So what is to be done? I’m not advocating the puritanical approach to social media use, namely “because it can be bad, it’s all bad, and must be avoided entirely.” That is unrealistic for most teens, young adults, and even older adults at this point. Most of the guidelines and expert advice in this arena focus on two broad goals: 1) Create responsible and appropriately limited patterns of social media use; 2) Create opportunities for social interactions among families and friends. The following is far from a comprehensive list, but hopefully, these ideas will be helpful with regard to not only our children’s use of social media but also our own:

Create responsible and appropriately limited patterns of social media use

Set appropriate limits
The amount of time spent on social media is important, but the frequency with which we check social media may be an even more sensitive indicator of how dependent we are. One study indicated that young adults who used social media, even briefly, dozens of times per day, tended to feel more loneliness, anxiety, and depression. It’s a good idea to limit both total time spent on social media use and the frequency of use. Twice a day may be a reasonable frequency, once in the morning and once in the evening. And remember, the rule of “no screens in the bedroom” applies to pocket screens as well.

Don’t allow children to start too early
While there is no consensus on the minimum age to allow the use of social media, many experts suggest that at least 13 years of age make sense. Others feel that 15-16 may even be more reasonable, due to the added maturity and sense of responsibility at those ages. Regardless, it’s hard to imagine a grade-schooler being able to appropriately handle a smartphone, let alone social media. And there’s certainly no need for it at that age.

Use privacy settings and filters
While these are far from foolproof, they can certainly help to protect our children from some of the unsavory and even predatory influences they may encounter online. All accounts should be private, to the extent possible, and personal information such as addresses should never find its way onto social media platforms.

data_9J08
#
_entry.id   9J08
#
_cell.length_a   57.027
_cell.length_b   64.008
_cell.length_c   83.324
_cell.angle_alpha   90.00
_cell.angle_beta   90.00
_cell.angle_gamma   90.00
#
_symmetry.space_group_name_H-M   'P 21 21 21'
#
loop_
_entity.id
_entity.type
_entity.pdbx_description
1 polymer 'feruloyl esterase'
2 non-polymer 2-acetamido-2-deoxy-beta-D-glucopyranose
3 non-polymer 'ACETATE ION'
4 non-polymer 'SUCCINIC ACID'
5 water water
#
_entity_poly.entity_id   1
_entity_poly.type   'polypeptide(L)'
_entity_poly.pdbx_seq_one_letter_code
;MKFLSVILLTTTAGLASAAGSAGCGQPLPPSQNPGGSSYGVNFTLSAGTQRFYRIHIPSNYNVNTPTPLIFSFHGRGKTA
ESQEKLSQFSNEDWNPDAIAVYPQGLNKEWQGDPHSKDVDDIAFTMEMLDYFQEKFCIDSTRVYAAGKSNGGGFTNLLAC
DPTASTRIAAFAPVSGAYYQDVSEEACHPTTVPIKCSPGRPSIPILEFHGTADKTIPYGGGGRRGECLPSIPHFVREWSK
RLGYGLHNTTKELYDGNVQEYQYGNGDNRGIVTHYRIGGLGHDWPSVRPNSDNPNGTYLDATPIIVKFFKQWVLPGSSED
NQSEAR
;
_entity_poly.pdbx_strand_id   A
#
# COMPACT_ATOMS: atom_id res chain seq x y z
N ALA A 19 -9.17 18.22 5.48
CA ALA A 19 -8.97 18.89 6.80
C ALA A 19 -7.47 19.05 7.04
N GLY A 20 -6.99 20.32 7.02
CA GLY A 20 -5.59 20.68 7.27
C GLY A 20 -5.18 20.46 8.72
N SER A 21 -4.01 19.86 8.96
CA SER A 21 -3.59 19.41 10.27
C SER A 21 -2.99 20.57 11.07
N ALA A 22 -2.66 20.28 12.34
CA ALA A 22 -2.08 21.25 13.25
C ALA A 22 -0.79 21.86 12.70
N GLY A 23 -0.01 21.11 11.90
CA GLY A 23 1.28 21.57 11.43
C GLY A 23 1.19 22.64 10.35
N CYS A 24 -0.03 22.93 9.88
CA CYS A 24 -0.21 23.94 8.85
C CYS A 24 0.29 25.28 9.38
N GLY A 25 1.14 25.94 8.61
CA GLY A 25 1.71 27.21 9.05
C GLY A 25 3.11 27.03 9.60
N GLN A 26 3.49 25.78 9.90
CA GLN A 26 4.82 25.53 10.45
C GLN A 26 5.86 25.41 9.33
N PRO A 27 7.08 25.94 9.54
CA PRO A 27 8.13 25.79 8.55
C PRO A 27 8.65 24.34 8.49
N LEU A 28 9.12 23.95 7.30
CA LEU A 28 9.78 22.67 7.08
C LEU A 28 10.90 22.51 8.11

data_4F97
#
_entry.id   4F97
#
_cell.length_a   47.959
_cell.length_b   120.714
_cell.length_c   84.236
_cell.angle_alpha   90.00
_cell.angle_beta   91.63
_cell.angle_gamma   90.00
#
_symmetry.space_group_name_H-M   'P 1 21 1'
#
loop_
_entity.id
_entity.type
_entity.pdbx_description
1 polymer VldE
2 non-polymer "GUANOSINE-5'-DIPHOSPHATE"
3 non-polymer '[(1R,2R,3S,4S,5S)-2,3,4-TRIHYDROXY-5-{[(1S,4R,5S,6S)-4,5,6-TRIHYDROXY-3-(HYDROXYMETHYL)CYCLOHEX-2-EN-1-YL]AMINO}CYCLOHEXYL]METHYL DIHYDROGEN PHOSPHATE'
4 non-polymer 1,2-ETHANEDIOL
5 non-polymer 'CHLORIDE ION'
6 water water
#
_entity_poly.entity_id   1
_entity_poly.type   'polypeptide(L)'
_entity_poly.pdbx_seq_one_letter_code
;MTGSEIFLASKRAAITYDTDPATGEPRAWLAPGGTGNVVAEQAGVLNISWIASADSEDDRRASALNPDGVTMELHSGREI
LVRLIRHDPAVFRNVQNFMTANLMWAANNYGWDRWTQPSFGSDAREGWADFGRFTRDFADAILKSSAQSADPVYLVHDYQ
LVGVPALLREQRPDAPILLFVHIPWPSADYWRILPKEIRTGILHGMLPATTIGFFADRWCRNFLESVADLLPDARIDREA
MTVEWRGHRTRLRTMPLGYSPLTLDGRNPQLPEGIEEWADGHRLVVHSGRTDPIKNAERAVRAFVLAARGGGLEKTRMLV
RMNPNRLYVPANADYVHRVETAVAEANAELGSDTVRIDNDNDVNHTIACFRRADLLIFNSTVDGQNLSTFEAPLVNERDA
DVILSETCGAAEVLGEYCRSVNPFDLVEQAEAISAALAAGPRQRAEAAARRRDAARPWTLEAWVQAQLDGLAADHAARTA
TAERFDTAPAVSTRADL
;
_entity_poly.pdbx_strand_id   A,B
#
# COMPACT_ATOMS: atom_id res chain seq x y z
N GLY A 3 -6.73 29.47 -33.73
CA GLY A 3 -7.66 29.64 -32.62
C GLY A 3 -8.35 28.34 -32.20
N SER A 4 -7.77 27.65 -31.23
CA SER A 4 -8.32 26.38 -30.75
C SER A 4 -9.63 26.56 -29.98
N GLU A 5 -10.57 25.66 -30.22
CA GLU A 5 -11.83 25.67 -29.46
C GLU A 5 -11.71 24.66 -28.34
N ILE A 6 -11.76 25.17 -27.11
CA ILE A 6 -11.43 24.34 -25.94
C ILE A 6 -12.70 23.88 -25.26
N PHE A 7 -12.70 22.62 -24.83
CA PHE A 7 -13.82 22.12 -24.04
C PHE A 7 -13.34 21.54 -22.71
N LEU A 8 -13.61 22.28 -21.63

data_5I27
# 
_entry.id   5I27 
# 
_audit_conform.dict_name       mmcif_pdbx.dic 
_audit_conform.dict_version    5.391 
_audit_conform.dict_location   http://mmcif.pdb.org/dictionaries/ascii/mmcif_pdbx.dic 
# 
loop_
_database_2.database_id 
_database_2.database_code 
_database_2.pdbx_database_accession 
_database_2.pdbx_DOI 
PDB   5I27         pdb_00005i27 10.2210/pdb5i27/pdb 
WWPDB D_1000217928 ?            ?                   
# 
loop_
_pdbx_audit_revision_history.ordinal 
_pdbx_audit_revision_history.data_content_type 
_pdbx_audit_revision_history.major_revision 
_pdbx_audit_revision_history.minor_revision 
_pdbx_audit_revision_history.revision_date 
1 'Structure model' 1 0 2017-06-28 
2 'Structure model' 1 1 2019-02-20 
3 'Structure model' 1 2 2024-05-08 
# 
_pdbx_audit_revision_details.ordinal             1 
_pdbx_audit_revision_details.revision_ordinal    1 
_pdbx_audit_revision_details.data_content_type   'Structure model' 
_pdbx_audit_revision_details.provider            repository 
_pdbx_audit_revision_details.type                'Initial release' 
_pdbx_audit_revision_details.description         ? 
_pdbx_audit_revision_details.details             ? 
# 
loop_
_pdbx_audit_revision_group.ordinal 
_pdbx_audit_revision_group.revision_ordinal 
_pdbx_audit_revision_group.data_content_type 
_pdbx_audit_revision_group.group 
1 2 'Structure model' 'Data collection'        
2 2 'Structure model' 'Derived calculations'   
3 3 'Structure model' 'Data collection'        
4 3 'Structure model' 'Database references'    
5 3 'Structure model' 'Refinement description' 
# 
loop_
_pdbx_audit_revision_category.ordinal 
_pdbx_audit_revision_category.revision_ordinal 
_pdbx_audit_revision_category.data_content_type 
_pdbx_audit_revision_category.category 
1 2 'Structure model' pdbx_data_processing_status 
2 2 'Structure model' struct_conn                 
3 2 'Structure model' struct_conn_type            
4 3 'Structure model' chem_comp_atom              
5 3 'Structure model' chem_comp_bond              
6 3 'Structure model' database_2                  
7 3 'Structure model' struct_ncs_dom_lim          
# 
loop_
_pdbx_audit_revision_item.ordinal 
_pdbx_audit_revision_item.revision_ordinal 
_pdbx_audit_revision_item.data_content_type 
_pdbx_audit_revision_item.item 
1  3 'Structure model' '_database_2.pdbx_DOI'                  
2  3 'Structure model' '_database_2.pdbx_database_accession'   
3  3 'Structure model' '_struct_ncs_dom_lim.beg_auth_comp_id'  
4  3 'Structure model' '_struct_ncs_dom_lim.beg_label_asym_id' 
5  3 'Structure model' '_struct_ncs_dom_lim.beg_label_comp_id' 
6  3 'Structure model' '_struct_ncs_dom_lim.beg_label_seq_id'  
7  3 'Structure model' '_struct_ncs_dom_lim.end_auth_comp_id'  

Be a friend and follower
This is a great way to keep track of our children’s social media use. And it will often affect what they post and type, knowing that mom and dad are going to see it too. If your teen refuses to friend or allow you to follow them, that should be the end of their social media use. There should be no compromise on this one.

Teach respect for others (and self)
Discuss with your children the importance of being kind and respectful to others, including online. Sometimes the appearance of anonymity, or the fact that the person being addressed is not physically present, emboldens the user of social media. A good rule of thumb is that if you wouldn’t say it out loud or to someone’s face, don’t text, tweet, post, or snap it.

Those physically present are more important than anyone on social media
There are many stories of young people sitting in a room together, each on his or her phone, and not interacting at all with each other. In essence, they’re alone together. No wonder feelings of loneliness can result from too much or too frequent social media use. We must emphasize the fact that part of common courtesy is engaging with those in our physical presence, and paying more attention to them than to the latest post or snap. Are we ever guilty of breaking this rule? That question is worth some thought.

Lead by example